Arturo B. Rotor
The big ax sang its way through the large arc and then came down on the block of wood with a mighty crash. It neatly cleaved in two formidable mass, the pieces flying for along distance in opposite directions. Surveying his feat with glowing pride, Sebio felt a ripple run down the muscles of his arms, forearms, shoulders. He dropped the heavy ax and wiped the perspiration from his brows, from his bare brown arms, letting his fingers rest caressing lyon each muscle. Small were his muscles and flat and flabby when relaxed. But how hard and powerful they became when he tensed them! As hard as seasoned, knotted yantok! Triumphantly he raised his arms above his head and, facing the afternoon sun, he thrust out his chest and made every muscle of his body tense. He was quite tall, above the height of the ordinary native, but he had paid for this increased height in diminished breadth. His chest was flat, his neck long, and his legs thin. He was one of those boys who, the village people said “ grew too fast.”“He will become bigger and stouter when he reaches his twenty-fifth year,” his mother had always told solicitous friends and relatives. How deceptive his figure was, Sebio thought! No wonder those who knew him called him Sebiong Pasmado (Sebio the weakling) because of his slight figure, his spindle-shanks, his timidity. None of them would believe that he could lift two Socony cans full of water with either hand and raise them shoulder-high, or that he could carry three sacks of rice on those narrow shoulders. As he thought of them he snorted scornfully. The snake is the most slender, the most timid creature of the field, and yet people are afraid of it. “Sebio, what are you staring at?” a querulous voice came from the nipa hut. “Nothing, Nanay. I was just stretching my cramped arms,” came the sheepish answer. “Well, it is growing late. How do you expect me to cook rice without firewood?” “Yes, yes, Nanay.”
With renewed vigor he seized the ax and hewed away. The thick blade fairly sang as it swung back and forth over his shoulder. He paused and, for a while, was lost in thought. If he could only summon such strength in those foolish games of strength and skill! He had always failed there, miserably. Somehow his courage always ran out before a noisy, bantering crowd. “What strength can there be in those puny arms, in that flat chest?” He would hear people say around him. And, most unbearable of all, his friends pitied him. The men said, “You have no strength.”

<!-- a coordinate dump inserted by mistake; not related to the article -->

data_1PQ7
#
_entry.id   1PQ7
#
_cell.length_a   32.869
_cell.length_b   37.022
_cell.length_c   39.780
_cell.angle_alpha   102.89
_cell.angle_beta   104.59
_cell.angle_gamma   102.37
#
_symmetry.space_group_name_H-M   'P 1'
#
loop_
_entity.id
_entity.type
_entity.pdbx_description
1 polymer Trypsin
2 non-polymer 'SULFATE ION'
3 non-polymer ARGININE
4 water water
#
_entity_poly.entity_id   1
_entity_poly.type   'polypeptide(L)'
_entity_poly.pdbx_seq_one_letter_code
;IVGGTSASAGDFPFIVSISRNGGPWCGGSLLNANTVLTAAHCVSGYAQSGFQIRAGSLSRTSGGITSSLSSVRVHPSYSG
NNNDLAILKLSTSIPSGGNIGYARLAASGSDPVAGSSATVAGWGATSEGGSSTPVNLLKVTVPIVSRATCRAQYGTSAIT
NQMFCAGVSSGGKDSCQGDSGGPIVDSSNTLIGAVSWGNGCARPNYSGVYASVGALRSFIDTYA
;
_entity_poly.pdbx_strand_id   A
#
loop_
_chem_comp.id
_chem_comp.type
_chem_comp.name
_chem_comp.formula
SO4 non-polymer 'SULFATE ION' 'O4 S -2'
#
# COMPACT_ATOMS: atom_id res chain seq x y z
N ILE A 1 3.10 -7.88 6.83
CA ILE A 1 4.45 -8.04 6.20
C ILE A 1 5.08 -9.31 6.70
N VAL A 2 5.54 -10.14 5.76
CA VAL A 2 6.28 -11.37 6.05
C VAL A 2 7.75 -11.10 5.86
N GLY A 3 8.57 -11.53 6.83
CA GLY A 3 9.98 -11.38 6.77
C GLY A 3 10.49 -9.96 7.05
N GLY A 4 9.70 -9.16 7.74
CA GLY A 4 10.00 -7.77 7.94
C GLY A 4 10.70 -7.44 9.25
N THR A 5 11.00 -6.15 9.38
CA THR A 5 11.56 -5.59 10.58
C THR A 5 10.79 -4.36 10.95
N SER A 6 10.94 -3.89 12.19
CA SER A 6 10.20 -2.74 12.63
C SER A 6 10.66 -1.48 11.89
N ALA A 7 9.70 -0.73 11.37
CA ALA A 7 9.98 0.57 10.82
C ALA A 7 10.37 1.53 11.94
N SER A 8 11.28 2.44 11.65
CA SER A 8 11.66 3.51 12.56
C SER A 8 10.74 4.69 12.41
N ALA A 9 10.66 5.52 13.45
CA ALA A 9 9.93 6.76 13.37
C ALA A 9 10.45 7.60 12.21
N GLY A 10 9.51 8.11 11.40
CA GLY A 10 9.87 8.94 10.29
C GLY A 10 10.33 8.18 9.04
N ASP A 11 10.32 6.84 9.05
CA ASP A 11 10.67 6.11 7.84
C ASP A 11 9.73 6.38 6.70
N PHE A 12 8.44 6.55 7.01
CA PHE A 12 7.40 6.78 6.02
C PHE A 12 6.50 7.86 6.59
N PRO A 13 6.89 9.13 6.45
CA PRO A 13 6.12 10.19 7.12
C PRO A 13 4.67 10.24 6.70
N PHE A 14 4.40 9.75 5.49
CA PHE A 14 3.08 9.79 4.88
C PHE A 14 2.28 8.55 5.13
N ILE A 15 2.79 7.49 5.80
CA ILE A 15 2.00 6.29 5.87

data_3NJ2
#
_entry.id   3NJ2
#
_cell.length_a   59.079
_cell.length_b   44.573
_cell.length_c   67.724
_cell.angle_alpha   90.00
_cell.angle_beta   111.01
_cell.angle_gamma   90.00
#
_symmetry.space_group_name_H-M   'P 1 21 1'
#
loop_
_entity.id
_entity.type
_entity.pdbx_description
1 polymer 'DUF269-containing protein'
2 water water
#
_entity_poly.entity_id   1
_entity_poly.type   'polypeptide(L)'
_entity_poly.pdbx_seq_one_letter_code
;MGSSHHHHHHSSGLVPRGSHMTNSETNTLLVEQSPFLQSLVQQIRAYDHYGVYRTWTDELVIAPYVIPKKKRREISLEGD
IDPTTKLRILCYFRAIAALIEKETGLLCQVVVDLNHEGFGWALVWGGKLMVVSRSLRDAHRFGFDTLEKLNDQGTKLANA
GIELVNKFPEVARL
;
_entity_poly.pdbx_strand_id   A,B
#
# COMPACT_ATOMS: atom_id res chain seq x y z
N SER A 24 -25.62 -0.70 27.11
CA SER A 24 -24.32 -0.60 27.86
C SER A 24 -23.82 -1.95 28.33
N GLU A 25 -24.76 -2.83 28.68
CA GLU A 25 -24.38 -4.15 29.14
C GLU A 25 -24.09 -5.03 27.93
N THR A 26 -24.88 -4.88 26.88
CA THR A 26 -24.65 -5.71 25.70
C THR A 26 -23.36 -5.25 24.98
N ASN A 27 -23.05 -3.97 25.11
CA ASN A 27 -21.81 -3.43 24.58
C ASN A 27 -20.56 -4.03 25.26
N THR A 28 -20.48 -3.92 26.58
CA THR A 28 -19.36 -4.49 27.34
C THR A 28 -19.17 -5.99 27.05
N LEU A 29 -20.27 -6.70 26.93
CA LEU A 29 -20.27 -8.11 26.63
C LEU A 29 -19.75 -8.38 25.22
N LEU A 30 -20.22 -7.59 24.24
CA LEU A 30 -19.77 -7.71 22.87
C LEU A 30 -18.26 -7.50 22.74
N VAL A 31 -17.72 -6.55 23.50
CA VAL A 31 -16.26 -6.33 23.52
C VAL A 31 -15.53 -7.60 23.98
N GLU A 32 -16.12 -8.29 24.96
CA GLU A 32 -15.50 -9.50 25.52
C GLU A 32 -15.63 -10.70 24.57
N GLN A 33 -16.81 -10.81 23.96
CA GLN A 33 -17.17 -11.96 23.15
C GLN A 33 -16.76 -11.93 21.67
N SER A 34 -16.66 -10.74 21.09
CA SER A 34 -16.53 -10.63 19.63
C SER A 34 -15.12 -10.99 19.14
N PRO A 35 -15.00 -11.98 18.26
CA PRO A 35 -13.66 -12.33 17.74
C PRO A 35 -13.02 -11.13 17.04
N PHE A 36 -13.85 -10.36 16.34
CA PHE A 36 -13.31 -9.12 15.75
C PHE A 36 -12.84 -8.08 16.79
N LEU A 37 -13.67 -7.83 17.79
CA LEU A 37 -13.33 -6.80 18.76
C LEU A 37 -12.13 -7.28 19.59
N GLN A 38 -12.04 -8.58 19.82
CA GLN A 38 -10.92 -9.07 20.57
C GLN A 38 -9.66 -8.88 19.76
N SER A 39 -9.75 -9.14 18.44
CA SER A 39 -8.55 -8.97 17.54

The women, “You have no fighting heart.”
“Thunder and lightning Name of Satan. . . !” he muttered. Those memories angered him .Once more he savagely attacked the wood before him. Perspiration blinded his eyes; his unruly hair got into them every time he bent down; but he minded not. In a last tremendous swing he put every ounce of energy in his arms and brought down the ax. The eager blade passed through the entire thickness of the block, through the stone prop, and sank into the soft earth beneath. For a moment he regarded the result with a feeling of satisfaction; than gathering together the chips, he went into the house. That evening, as his mother sat in front of him at their humble table, he was strangely silent. “Are you thinking of going to Nanay.”
He didn’t add that he had been thinking of almost nothing else all day. “When you go, take with you our whetstone. One of her workers came over and told me she wanted to borrow it. Tell her also that the herbs she used for her uncle’s rheumatism did me good too, and thank her for me, Sebio.” The way to Tia Binay’s led through recently harvested rice fields. A few weeks before, the grain had lain mellow and golden in the all-enveloping light of the full moon. Now only short, thick stubble, wisps of straw and traces of the delicate, elusive fragrance of the ripe palay remains to remind one of the hectares of slender, heavy laden stalks of grain that had once rippled in graceful...